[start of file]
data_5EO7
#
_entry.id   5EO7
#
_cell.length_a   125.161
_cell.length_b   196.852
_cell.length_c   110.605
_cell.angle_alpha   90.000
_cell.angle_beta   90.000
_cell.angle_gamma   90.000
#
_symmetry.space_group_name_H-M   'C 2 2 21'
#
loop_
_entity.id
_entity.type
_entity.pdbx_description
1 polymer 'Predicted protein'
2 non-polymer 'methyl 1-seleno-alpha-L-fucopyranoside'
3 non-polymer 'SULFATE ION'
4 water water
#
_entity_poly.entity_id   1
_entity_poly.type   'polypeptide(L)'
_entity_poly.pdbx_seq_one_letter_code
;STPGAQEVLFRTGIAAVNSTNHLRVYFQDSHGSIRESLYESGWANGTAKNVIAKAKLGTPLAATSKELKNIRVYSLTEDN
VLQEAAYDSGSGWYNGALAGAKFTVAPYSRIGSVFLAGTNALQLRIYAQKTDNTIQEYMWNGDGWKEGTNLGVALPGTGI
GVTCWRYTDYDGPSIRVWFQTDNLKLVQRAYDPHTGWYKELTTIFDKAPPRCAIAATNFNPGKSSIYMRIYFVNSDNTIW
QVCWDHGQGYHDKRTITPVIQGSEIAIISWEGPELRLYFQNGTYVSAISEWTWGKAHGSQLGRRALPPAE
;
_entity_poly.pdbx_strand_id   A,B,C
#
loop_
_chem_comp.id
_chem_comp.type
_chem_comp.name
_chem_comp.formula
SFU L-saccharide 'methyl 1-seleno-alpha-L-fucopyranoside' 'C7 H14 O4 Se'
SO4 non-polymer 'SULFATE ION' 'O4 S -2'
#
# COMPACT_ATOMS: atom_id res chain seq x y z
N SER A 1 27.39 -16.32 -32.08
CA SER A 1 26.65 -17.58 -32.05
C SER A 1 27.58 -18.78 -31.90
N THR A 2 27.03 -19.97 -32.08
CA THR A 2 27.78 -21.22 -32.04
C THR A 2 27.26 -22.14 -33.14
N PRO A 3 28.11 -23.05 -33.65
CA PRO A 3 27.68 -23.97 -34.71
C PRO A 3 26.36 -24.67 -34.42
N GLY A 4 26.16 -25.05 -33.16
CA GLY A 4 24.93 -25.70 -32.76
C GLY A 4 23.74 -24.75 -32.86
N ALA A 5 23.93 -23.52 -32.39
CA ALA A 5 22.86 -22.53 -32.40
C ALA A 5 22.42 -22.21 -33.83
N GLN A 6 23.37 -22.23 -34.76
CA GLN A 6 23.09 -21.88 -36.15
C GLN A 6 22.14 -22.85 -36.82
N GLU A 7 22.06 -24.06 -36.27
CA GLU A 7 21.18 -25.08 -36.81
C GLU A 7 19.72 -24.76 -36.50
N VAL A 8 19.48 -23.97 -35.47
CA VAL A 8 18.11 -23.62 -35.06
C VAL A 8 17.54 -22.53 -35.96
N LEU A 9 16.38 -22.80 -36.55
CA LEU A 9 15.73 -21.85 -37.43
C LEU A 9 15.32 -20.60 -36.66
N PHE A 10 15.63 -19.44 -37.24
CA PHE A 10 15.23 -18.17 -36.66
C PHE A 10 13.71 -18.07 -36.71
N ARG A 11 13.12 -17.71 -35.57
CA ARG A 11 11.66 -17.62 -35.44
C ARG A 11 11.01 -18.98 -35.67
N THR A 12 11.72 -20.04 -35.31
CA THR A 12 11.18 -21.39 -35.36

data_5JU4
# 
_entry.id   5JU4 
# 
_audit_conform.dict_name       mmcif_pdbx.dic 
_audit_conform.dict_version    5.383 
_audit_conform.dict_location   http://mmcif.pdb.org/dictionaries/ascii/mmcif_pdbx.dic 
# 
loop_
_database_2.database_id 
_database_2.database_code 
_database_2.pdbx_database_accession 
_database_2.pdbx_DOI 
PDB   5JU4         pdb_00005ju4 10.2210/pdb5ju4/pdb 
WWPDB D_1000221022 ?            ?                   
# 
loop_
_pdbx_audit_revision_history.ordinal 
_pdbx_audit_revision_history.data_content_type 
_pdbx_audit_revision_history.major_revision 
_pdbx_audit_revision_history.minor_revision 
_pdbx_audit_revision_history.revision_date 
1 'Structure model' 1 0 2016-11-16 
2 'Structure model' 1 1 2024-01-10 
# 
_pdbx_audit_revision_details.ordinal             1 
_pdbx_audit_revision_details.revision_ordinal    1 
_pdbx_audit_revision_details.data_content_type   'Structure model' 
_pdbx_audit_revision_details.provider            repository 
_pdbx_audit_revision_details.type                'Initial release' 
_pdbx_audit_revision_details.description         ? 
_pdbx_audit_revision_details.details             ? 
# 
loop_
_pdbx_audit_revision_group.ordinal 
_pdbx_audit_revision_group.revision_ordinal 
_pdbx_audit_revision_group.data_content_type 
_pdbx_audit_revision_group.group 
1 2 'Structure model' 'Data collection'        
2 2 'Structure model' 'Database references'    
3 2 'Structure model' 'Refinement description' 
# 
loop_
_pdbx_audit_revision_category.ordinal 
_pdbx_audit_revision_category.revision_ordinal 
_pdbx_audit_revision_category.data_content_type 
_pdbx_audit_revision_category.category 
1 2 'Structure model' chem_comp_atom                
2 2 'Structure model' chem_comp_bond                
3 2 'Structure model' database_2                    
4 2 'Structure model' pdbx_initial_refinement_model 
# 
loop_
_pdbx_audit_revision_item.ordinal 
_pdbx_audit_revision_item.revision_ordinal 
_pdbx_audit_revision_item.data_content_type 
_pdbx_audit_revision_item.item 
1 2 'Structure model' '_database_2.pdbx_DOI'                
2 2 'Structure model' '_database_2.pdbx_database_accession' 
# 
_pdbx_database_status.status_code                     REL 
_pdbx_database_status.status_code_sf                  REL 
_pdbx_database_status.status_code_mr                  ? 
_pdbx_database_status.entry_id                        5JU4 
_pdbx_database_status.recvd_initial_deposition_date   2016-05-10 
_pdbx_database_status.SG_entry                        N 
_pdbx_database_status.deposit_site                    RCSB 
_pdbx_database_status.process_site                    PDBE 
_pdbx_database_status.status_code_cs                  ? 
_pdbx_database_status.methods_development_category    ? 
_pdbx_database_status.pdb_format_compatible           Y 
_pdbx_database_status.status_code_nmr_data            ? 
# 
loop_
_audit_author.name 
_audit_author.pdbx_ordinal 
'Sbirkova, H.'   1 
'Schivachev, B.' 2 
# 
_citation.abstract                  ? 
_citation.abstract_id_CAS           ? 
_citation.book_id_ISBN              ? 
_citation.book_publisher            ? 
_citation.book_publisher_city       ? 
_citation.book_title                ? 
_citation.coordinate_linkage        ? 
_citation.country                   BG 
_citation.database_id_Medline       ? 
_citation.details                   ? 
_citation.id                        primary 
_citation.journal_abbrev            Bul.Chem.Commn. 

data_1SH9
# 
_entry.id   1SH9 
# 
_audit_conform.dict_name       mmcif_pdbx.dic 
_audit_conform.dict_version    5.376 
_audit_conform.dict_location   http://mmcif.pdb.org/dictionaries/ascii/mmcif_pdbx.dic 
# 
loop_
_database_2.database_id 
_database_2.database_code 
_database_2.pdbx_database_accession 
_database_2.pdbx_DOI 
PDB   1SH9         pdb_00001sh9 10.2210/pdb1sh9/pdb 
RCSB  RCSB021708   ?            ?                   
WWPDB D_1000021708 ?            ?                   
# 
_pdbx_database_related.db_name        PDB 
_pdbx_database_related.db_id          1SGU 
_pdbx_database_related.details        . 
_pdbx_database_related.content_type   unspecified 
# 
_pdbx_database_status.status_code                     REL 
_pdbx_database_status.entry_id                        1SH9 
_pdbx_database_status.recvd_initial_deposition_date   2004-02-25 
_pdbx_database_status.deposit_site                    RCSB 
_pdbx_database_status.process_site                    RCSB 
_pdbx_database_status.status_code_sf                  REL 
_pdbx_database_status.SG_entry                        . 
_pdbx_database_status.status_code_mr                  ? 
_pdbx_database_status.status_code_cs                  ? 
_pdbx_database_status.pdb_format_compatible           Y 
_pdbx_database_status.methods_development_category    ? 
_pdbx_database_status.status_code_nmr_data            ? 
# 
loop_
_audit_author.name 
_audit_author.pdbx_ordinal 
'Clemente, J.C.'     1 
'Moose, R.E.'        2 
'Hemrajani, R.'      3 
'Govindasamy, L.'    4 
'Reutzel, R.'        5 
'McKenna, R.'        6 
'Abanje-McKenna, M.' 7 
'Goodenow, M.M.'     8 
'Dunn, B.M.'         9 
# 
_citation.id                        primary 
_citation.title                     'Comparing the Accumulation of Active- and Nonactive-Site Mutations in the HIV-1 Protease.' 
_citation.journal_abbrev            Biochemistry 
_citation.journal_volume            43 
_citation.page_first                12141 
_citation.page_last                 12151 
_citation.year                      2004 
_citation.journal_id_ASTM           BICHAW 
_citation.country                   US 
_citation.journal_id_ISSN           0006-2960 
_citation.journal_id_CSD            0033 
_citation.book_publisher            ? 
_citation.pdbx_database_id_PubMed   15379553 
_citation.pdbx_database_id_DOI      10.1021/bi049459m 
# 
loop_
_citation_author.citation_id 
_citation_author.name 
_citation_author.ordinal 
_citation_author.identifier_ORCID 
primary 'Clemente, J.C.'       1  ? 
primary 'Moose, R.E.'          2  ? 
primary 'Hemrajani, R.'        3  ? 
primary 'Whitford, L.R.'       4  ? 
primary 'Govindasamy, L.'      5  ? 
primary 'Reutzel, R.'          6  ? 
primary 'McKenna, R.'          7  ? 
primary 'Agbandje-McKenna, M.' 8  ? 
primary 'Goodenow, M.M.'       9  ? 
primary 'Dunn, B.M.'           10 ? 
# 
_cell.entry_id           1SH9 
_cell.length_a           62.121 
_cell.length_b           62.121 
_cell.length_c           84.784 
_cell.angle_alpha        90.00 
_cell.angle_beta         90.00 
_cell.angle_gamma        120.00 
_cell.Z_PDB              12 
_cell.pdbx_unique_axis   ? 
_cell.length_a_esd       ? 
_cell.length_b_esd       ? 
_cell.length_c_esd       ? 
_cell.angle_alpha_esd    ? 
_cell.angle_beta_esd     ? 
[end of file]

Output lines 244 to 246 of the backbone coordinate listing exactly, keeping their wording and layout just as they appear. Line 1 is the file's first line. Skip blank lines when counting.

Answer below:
primary 'Goodenow, M.M.'       9  ? 
primary 'Dunn, B.M.'           10 ? 
# 